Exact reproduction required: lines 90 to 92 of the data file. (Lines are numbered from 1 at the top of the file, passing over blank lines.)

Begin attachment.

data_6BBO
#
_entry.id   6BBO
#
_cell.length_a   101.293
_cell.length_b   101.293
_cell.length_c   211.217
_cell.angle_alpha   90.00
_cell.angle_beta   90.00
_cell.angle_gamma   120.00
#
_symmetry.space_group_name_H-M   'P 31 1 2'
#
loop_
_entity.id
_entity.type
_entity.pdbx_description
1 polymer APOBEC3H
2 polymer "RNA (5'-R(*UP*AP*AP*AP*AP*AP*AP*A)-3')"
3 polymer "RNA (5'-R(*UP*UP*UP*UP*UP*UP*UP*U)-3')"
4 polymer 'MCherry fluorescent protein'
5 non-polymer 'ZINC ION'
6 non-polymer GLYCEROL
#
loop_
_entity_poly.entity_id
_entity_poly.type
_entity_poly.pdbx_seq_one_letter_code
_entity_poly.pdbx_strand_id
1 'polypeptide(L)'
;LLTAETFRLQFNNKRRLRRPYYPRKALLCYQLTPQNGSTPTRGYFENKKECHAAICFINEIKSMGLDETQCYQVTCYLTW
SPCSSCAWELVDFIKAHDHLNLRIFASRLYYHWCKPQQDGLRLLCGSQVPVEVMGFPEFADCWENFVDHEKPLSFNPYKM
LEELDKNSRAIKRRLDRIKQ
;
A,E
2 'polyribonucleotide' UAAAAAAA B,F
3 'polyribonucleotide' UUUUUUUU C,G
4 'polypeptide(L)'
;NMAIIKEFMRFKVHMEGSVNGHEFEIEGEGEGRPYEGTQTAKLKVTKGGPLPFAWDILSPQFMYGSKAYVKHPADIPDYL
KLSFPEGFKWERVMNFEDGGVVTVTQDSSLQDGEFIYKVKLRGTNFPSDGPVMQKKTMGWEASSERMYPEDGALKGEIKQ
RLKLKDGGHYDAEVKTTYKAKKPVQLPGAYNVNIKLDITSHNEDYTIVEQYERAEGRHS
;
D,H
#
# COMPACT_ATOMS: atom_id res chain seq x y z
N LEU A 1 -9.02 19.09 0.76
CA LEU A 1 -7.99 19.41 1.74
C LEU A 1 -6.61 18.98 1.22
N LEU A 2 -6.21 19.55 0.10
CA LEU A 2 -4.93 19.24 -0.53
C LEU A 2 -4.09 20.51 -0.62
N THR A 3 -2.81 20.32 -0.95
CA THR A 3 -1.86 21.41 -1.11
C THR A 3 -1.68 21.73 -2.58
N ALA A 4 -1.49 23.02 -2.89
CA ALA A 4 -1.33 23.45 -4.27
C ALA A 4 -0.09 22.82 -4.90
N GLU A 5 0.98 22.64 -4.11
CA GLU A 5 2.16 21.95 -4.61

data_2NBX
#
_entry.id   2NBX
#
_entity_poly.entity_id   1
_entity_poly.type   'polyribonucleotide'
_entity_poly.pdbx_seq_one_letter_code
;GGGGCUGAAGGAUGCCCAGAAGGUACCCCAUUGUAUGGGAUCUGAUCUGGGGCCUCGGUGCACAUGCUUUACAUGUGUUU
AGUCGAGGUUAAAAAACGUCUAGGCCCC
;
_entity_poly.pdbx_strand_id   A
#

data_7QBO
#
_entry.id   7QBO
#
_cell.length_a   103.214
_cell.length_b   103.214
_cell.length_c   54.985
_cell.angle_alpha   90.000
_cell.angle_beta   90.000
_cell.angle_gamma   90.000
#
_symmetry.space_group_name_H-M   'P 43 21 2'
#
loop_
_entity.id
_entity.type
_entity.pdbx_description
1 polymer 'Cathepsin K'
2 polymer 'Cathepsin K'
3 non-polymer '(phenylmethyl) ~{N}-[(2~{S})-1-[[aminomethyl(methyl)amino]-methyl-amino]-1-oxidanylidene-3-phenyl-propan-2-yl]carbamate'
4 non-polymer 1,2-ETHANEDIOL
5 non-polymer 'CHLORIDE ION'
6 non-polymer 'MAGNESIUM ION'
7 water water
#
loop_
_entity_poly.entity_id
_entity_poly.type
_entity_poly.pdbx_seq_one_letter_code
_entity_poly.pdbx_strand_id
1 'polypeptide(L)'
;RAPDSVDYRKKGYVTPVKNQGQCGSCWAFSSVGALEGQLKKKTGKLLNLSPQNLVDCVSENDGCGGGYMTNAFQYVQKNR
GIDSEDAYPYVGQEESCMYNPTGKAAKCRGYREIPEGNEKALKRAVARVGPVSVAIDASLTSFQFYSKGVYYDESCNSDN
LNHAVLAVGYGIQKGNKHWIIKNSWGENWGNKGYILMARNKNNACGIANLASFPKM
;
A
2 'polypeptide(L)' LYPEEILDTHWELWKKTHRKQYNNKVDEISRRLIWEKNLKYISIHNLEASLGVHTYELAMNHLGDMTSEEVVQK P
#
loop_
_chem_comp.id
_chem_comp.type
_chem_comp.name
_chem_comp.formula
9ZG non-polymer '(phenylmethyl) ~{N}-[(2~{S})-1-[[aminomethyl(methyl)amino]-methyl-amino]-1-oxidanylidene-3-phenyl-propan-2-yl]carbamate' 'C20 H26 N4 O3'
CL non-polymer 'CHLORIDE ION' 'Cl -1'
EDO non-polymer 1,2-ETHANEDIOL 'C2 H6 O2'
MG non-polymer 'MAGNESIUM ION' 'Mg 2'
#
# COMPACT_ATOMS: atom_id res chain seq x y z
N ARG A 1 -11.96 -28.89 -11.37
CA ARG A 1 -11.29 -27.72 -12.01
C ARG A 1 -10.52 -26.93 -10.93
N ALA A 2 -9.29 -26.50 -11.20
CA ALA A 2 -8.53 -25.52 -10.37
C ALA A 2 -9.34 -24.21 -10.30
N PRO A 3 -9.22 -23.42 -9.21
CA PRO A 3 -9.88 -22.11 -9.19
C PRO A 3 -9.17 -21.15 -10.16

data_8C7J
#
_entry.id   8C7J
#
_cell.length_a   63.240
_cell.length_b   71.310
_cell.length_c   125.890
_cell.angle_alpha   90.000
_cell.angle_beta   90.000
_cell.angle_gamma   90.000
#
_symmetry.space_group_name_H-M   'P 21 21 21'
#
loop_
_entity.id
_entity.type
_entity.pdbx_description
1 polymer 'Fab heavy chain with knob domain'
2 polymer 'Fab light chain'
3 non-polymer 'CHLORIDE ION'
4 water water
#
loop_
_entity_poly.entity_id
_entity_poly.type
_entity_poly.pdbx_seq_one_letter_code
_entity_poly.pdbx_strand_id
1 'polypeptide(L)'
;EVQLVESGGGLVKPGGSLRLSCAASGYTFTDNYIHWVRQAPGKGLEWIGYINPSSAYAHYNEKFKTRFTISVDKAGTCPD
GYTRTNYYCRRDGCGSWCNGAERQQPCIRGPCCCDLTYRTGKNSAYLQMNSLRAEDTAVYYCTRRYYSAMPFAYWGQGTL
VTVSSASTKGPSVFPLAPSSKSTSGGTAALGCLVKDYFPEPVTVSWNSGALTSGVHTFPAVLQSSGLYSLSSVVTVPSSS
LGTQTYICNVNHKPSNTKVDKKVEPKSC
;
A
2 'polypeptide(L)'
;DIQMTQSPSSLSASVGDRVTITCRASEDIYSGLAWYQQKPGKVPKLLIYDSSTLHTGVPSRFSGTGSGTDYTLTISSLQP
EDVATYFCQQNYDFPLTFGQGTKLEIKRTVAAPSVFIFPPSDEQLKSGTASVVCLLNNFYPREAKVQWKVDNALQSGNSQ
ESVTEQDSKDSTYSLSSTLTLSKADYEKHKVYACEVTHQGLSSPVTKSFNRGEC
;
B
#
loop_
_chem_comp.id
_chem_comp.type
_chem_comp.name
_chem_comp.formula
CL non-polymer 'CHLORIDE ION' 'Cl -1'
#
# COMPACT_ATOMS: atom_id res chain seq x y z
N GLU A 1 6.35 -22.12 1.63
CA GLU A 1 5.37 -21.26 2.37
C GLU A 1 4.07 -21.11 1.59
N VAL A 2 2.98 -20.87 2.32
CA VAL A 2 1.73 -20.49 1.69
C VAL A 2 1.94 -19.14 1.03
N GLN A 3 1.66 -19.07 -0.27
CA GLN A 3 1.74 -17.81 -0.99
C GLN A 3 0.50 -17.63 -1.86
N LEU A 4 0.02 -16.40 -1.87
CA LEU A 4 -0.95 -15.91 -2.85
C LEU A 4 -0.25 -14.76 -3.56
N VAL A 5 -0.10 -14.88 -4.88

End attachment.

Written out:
2 polymer 'Cathepsin K'
3 non-polymer '(phenylmethyl) ~{N}-[(2~{S})-1-[[aminomethyl(methyl)amino]-methyl-amino]-1-oxidanylidene-3-phenyl-propan-2-yl]carbamate'
4 non-polymer 1,2-ETHANEDIOL